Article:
Albert Edwards: Chinese deflation may be biggest risk to markets

China's debt pile if growing fast despite years of efforts to contain it, a Reuters analysis shows.
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The possibility of Chinese deflation could pose a greater risk to global markets than a reduction to the Federal Reserve's asset-buying program, according to a new research note by Societe Generale's Albert Edwards.

Global markets have been volatile ever since Fed Chairman Ben Bernanke first talked about paring back the central bank's massive monetary stimulus program in May. He has since emphasized that monetary policy will not be tighter for the foreseeable future, and on Thursday said it was still too early to tell when tapering will begin.

However, Edwards argued that instead of obsessing over Bernanke's comments, investors should focus their attention elsewhere.

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"When will investors notice that China is flirting with outright deflation?" he asked in a note on Thursday. "The fact that China is on the verge of outright deflation may prove more important than even Fed tapering."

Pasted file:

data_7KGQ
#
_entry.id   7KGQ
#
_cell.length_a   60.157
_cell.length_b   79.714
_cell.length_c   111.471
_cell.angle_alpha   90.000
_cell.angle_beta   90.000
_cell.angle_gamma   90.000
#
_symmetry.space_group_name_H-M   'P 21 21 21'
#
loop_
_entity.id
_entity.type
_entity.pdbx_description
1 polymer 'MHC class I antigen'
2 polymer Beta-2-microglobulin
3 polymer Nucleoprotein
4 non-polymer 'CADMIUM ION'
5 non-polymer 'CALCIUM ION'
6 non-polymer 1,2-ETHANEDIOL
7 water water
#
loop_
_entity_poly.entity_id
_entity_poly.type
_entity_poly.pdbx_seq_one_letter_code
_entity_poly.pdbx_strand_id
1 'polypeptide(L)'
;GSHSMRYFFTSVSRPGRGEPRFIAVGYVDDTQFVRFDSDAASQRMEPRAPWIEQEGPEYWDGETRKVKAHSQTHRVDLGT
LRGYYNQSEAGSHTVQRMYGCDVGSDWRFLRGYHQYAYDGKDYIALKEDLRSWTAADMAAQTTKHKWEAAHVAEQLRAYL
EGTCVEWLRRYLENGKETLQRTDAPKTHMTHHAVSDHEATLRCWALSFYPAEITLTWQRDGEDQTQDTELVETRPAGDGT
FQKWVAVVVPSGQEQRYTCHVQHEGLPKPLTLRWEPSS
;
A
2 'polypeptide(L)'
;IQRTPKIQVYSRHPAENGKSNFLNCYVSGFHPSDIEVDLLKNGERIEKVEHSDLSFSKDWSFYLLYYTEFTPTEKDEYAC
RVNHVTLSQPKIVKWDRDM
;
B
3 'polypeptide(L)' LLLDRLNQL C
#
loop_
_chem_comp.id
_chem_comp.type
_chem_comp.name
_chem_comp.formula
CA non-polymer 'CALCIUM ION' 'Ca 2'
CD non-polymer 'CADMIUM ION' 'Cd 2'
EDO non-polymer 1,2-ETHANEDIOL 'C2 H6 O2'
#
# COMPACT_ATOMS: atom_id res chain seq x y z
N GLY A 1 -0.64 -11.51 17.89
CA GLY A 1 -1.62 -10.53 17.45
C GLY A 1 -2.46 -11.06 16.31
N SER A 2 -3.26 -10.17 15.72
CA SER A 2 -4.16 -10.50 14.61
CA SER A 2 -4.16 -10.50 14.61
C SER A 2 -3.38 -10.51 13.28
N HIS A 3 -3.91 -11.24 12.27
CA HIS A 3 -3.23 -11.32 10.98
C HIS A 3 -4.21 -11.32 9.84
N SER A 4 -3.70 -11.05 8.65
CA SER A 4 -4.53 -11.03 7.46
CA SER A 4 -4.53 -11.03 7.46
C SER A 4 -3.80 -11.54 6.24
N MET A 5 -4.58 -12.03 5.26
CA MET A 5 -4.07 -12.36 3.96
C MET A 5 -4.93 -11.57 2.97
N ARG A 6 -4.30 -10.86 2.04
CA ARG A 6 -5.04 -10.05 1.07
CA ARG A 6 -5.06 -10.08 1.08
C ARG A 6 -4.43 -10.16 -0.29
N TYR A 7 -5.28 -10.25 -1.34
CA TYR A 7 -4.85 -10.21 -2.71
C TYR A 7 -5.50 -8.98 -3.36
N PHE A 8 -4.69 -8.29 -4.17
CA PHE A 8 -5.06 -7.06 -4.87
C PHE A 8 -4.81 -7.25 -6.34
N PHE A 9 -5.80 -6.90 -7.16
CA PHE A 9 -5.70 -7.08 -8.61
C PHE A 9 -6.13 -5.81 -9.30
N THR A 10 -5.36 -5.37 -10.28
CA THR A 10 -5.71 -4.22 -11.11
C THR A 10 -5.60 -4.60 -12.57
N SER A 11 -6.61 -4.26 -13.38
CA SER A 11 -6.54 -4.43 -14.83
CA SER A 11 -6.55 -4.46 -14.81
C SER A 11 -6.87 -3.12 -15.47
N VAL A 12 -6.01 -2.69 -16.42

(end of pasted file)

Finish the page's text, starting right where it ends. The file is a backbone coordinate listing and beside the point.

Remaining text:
The Soc Gen global strategist said the difference between China's real and nominal gross domestic product (GDP) shrunk to 0.5 percent year-on-year in the second quarter - notably weaker than recent consumer prices data - indicating that China was nearing deflation territory.

"It is becoming apparent that China, on this data, is within a hair's breadth of outright deflation," he wrote. China's real GDP slowed to 7.5 percent year-on-year in the second quarter, while its nominal GDP slowed to 8 percent.

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Currency dynamics have added to the risk of deflation, according to Edwards, with China's yuan heavily impacted by Japan's deliberate devaluation efforts.

"We identify China as suffering from excessive currency strength relative to regional competitors, both in nominal, and most especially, in real terms, as wage inflation ripped upwards a few years back," he wrote.

Since the beginning of the year, the yuan has risen by 1.43 percent against the dollar, at a time when most emerging market (EM) currencies have experienced a massive sell-off.

However, Edwards said the EM region as a whole was starting to look more attractive, despite describing himself as a "long-time skeptic of emerging markets".

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"Despite more macro pain to come, the EM universe is beginning to look cheap, and certainly much more attractive than developed markets," he wrote.

EM currencies, equities and bonds have been hit hard this year by concerns over Fed tapering, slowing growth in China and weakening commodity prices. The MSCI emerging markets index has fallen by over 11.5 percent since January.

Referring back to a research note of November 2011, in which Edwards jokingly gave the economies of Brazil, Russia, India and China a new name, he added on Thursday: "BRICs might not now be the Bloody Ridiculous Investment Concept they once were."

-- By CNBC's Katrina Bishop. Follow her on Twitter @KatrinaBishop